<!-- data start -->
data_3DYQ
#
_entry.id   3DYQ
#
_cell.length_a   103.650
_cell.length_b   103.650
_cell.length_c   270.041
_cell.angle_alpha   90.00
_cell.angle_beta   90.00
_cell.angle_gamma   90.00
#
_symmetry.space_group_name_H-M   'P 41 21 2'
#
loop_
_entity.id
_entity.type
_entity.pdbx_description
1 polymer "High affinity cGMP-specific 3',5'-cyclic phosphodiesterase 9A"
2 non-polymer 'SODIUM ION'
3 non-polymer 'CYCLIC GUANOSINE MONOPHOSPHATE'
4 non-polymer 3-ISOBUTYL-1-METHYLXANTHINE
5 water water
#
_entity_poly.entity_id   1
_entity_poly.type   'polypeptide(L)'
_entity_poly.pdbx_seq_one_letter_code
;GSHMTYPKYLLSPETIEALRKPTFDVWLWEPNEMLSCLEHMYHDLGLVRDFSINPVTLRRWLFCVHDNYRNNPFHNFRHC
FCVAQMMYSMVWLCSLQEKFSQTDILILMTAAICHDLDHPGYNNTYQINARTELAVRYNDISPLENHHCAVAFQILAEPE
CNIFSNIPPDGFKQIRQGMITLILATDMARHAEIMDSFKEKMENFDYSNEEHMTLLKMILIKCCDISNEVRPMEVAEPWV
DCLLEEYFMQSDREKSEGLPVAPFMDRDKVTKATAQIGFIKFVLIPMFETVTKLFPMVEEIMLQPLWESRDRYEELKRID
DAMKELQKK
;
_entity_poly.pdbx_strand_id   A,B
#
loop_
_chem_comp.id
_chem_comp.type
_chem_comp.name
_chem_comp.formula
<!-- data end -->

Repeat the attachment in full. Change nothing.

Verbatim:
data_3DYQ
#
_entry.id   3DYQ
#
_cell.length_a   103.650
_cell.length_b   103.650
_cell.length_c   270.041
_cell.angle_alpha   90.00
_cell.angle_beta   90.00
_cell.angle_gamma   90.00
#
_symmetry.space_group_name_H-M   'P 41 21 2'
#
loop_
_entity.id
_entity.type
_entity.pdbx_description
1 polymer "High affinity cGMP-specific 3',5'-cyclic phosphodiesterase 9A"
2 non-polymer 'SODIUM ION'
3 non-polymer 'CYCLIC GUANOSINE MONOPHOSPHATE'
4 non-polymer 3-ISOBUTYL-1-METHYLXANTHINE
5 water water
#
_entity_poly.entity_id   1
_entity_poly.type   'polypeptide(L)'
_entity_poly.pdbx_seq_one_letter_code
;GSHMTYPKYLLSPETIEALRKPTFDVWLWEPNEMLSCLEHMYHDLGLVRDFSINPVTLRRWLFCVHDNYRNNPFHNFRHC
FCVAQMMYSMVWLCSLQEKFSQTDILILMTAAICHDLDHPGYNNTYQINARTELAVRYNDISPLENHHCAVAFQILAEPE
CNIFSNIPPDGFKQIRQGMITLILATDMARHAEIMDSFKEKMENFDYSNEEHMTLLKMILIKCCDISNEVRPMEVAEPWV
DCLLEEYFMQSDREKSEGLPVAPFMDRDKVTKATAQIGFIKFVLIPMFETVTKLFPMVEEIMLQPLWESRDRYEELKRID
DAMKELQKK
;
_entity_poly.pdbx_strand_id   A,B
#
loop_
_chem_comp.id
_chem_comp.type
_chem_comp.name
_chem_comp.formula